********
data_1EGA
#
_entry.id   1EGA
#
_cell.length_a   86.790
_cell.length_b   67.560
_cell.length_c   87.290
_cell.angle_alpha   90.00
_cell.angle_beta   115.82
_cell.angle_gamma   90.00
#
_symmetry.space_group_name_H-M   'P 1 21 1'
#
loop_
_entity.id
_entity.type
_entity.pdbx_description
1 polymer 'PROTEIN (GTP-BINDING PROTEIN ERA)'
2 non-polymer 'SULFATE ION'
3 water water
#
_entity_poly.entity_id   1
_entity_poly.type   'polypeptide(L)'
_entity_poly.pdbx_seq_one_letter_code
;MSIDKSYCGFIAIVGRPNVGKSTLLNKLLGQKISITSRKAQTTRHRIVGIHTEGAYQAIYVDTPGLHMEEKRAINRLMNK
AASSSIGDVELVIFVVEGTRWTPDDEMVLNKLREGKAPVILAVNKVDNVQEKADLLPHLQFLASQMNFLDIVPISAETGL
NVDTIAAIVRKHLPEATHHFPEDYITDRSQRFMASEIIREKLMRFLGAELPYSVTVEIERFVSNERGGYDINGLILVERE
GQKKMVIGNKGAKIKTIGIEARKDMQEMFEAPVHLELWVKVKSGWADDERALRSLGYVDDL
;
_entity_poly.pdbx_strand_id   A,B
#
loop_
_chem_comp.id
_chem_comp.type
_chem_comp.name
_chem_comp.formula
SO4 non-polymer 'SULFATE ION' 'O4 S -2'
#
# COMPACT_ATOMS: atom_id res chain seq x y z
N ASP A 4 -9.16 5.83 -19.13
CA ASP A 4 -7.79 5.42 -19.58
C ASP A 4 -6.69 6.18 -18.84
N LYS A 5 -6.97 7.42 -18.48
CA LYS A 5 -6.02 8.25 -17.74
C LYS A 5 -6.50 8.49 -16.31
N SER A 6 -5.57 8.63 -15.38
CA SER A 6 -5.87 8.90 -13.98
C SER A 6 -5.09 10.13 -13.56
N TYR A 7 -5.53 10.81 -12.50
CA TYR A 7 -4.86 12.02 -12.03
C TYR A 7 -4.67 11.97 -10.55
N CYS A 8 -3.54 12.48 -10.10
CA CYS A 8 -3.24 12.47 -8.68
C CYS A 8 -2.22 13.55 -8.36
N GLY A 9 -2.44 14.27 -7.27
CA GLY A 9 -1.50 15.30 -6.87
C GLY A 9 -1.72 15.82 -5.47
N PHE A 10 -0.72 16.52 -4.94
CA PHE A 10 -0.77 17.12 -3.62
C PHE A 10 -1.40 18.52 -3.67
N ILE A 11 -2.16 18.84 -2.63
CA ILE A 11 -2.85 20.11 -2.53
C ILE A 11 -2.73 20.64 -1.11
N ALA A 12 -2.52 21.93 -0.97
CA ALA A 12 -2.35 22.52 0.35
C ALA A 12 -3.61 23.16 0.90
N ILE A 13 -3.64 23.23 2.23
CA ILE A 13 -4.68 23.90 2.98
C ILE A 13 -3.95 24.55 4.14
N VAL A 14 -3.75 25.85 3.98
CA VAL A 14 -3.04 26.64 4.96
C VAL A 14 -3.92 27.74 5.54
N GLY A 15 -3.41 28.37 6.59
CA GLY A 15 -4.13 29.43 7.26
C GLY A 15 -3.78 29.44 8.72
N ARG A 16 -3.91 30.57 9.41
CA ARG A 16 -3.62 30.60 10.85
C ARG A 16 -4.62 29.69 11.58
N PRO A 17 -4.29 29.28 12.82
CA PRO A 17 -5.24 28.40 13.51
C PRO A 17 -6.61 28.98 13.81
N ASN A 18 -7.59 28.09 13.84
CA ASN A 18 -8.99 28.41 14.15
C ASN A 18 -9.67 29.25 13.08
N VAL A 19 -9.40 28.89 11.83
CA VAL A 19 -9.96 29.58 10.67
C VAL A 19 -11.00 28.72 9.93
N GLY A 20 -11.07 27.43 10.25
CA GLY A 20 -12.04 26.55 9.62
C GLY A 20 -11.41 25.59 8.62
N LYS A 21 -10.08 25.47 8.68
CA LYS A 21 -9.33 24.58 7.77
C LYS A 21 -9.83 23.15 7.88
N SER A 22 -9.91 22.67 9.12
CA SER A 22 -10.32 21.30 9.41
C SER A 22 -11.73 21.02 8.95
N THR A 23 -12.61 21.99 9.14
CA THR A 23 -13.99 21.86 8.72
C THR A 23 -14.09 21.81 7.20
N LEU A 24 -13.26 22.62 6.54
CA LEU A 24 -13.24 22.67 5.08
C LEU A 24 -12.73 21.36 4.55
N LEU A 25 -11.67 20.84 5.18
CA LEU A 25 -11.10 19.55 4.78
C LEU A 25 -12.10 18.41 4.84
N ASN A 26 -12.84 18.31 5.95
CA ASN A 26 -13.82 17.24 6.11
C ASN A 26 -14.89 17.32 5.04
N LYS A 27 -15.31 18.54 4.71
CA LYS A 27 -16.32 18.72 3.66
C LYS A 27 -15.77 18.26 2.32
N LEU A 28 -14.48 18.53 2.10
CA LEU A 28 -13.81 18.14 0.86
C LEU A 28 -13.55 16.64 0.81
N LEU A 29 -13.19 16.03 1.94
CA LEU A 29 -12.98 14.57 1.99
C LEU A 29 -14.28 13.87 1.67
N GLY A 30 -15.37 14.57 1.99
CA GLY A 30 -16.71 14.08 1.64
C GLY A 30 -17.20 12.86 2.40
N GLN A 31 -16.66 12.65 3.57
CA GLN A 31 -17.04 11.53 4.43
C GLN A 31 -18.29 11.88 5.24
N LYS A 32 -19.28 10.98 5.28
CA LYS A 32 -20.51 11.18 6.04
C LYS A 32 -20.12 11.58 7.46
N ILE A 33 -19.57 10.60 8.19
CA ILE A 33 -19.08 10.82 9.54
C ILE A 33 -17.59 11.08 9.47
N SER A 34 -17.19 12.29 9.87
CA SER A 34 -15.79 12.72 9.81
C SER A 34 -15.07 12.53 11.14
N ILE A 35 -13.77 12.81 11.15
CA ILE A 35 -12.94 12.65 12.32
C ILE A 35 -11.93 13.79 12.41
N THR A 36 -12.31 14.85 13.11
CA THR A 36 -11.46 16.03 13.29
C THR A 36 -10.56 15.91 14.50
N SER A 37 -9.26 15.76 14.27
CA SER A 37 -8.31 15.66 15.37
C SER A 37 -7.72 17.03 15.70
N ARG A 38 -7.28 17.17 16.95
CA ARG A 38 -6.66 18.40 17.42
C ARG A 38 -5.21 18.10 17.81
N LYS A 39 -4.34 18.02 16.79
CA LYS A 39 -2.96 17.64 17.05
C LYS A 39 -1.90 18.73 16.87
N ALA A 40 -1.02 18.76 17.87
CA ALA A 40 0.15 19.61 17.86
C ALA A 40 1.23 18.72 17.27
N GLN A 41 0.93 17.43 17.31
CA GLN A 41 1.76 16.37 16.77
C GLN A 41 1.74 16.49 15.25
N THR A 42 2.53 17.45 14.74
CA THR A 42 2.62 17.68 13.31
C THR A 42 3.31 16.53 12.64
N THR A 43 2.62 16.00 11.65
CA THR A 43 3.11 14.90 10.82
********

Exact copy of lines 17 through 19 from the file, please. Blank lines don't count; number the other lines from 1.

_entity.pdbx_description
1 polymer 'PROTEIN (GTP-BINDING PROTEIN ERA)'
2 non-polymer 'SULFATE ION'